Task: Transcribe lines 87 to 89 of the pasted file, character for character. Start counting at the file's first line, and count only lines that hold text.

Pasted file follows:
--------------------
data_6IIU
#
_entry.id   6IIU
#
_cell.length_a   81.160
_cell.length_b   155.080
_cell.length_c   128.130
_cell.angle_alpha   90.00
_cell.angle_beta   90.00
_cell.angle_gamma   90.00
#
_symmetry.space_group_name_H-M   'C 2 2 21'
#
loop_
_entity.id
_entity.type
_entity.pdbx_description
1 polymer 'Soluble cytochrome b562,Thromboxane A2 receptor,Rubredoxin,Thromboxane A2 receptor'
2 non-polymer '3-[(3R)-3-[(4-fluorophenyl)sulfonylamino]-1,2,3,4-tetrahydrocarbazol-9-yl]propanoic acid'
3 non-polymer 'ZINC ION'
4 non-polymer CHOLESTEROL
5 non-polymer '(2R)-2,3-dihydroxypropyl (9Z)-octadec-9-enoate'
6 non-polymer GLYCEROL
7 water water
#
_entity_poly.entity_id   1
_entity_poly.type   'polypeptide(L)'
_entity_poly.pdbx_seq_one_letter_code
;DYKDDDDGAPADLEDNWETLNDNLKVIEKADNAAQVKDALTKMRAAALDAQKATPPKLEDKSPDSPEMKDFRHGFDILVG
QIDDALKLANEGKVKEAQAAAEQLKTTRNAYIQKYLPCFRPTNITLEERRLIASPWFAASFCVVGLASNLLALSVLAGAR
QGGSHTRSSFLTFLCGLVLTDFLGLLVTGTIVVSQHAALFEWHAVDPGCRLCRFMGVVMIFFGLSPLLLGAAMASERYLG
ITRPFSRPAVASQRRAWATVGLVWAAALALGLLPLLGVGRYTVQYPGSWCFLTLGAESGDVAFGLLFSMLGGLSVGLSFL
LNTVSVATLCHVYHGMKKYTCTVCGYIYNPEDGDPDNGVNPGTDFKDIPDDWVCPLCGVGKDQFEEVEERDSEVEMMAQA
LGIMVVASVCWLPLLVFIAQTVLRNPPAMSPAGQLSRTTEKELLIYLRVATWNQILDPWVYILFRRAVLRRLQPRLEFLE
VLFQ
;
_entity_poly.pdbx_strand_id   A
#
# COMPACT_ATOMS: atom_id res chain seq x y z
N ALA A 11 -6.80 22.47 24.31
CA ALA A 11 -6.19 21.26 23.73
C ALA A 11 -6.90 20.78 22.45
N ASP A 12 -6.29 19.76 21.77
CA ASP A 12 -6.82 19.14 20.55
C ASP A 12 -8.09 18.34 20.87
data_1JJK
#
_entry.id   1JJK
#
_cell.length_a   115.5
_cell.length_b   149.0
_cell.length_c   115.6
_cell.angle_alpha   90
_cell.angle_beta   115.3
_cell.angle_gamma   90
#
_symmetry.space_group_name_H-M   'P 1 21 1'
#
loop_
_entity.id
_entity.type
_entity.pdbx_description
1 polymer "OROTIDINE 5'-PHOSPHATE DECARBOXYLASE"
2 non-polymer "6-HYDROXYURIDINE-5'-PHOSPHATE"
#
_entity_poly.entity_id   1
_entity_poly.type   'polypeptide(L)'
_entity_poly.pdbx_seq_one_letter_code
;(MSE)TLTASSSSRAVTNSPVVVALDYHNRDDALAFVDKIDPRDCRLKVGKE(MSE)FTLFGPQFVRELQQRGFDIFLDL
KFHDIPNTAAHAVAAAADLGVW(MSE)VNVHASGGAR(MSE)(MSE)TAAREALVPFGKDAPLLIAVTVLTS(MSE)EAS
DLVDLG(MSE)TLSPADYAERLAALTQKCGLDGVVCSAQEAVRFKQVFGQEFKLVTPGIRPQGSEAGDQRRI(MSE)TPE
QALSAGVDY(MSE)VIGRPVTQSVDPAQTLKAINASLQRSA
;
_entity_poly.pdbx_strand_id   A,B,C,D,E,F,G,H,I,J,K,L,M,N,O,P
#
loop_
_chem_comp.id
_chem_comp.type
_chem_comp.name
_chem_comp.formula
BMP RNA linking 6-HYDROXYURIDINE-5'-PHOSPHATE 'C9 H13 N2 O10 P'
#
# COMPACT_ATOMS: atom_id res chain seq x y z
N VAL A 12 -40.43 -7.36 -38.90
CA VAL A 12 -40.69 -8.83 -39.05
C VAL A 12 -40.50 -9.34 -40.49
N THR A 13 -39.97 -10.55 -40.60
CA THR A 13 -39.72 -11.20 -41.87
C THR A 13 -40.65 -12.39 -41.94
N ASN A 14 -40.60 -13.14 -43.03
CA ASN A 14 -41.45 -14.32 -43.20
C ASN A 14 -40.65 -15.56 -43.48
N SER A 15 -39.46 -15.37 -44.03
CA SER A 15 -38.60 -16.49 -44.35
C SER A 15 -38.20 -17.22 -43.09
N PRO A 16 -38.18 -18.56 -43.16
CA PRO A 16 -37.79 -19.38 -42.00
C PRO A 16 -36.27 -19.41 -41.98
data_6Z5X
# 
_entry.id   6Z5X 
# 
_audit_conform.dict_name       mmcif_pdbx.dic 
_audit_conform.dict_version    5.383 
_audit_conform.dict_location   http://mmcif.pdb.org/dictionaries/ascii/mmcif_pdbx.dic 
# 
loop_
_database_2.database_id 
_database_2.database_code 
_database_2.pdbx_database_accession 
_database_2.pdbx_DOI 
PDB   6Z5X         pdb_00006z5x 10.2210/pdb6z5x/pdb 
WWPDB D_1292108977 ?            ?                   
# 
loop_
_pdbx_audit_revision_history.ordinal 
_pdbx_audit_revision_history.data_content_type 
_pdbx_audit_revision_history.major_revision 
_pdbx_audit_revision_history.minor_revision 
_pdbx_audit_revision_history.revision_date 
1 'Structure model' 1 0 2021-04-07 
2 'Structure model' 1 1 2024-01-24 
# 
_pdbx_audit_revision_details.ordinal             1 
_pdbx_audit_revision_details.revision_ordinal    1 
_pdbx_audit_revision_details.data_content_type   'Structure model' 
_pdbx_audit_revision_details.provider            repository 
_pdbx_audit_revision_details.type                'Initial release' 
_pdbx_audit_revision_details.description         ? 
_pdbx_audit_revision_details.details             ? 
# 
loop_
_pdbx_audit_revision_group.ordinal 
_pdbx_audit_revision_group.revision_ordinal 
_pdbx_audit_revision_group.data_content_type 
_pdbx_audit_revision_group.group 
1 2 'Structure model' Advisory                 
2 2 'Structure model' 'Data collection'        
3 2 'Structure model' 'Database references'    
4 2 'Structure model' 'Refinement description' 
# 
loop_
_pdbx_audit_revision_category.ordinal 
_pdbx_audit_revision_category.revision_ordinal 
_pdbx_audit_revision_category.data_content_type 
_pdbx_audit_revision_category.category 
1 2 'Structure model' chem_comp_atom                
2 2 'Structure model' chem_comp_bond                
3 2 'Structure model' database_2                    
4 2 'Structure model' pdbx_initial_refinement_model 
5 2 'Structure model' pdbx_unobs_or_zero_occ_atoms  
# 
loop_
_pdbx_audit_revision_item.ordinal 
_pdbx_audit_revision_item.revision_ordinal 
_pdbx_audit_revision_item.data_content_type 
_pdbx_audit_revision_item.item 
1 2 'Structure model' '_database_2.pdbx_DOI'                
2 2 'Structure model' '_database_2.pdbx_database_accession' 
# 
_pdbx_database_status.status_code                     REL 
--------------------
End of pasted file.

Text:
N THR A 13 -39.97 -10.55 -40.60
CA THR A 13 -39.72 -11.20 -41.87
C THR A 13 -40.65 -12.39 -41.94